However, others were quick to warn of the study’s limitations, pointing out that it showed no clear evidence that playing football could increase the risk of developing dementia. What’s more, neither genetic or wider aspects of the players’ lifestyle were taken into account – factors which are known to influence the risk of developing dementia.
“Our findings suggest that there is a potential link between repetitive sub-concussive head impacts from playing football and the development of CTE,” said Helen Ling, a co-author of the study from Queen Square Brain Bank for Neurological Studies at the University College London Institute of Neurology.
Postmortems found that all six had Alzheimer’s disease, while four also showed evidence of chronic traumatic encephalopathy (CTE) – a degenerative disease linked to repeated blows to the head. Both CTE and Alzheimer’s disease are linked to the build up of clumps of particular proteins in the brain – although the location of these proteins is crucial in diagnosing CTE, which can only be done after death.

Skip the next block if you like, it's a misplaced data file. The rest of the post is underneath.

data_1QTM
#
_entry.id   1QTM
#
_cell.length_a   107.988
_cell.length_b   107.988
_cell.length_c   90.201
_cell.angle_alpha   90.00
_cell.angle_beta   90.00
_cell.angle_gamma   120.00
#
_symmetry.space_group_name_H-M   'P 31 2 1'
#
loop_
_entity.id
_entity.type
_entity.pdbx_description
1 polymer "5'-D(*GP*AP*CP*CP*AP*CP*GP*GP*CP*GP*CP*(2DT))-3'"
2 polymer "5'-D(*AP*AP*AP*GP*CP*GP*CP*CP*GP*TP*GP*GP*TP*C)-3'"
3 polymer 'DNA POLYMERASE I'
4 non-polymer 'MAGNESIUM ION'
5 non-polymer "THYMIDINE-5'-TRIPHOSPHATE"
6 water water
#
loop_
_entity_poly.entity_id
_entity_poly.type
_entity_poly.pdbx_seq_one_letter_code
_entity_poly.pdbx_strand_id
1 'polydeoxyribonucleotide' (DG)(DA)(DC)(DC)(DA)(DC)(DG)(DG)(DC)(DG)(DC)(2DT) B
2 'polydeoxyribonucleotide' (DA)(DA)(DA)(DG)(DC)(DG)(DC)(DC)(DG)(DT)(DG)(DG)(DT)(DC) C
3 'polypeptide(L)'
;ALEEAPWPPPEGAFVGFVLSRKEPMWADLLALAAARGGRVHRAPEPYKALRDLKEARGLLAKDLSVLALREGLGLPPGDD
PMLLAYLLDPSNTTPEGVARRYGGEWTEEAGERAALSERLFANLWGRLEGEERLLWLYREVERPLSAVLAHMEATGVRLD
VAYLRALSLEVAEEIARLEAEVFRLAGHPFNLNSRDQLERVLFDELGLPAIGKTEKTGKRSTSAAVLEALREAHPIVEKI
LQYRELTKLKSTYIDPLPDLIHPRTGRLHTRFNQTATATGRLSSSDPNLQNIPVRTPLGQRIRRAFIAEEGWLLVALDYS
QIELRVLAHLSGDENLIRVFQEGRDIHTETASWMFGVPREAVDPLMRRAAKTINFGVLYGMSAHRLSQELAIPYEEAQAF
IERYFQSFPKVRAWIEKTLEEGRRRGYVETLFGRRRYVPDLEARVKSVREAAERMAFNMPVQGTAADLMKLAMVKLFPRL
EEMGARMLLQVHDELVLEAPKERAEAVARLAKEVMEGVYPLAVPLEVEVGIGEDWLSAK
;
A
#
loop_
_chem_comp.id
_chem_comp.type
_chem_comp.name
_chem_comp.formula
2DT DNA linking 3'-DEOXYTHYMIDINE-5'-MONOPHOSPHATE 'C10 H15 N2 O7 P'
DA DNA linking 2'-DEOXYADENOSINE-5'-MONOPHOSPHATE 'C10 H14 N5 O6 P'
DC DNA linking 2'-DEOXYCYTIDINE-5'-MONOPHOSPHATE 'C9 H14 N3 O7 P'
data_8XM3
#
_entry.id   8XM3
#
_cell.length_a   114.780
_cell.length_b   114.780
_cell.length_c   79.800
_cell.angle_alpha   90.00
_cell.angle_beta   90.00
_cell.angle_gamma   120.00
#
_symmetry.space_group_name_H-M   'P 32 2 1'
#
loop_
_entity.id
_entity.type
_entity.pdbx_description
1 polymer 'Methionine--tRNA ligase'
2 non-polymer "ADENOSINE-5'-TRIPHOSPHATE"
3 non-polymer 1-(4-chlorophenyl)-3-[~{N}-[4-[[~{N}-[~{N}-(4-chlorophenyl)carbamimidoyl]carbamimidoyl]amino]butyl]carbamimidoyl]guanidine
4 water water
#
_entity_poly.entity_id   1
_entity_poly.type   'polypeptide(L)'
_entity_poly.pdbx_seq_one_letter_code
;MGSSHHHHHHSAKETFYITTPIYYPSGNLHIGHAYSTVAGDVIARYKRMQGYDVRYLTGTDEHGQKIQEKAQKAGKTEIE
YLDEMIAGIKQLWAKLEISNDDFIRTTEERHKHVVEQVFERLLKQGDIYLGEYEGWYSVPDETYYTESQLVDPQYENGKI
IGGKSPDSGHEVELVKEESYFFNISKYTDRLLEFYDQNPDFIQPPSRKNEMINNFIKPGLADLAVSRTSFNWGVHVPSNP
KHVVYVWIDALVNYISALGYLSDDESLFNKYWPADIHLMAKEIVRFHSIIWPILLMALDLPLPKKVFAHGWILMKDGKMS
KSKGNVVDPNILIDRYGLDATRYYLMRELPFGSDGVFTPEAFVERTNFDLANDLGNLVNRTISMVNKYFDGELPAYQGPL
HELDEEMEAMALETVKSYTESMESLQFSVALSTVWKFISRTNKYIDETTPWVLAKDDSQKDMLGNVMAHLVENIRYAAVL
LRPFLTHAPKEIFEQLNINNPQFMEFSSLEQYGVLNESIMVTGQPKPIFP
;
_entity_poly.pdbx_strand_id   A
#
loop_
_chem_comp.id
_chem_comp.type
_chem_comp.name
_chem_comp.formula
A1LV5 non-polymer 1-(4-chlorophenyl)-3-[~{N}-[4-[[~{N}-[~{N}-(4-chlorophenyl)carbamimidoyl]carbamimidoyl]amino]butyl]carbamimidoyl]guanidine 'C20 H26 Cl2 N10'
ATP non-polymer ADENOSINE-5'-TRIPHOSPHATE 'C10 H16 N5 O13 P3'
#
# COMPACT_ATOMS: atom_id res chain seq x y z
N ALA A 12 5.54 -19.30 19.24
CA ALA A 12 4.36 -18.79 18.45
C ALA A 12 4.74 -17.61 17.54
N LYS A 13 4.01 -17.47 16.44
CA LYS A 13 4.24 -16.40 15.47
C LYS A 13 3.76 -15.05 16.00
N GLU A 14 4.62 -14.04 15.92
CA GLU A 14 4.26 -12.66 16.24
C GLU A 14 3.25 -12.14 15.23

The claim comes from the researchers behind a small study which examined the brains of six footballers who developed dementia after long careers in the #sport.
Years of heading balls and colliding with other players could be damaging footballers’ brains and putting players at risk of developing dementia, scientists have suggested.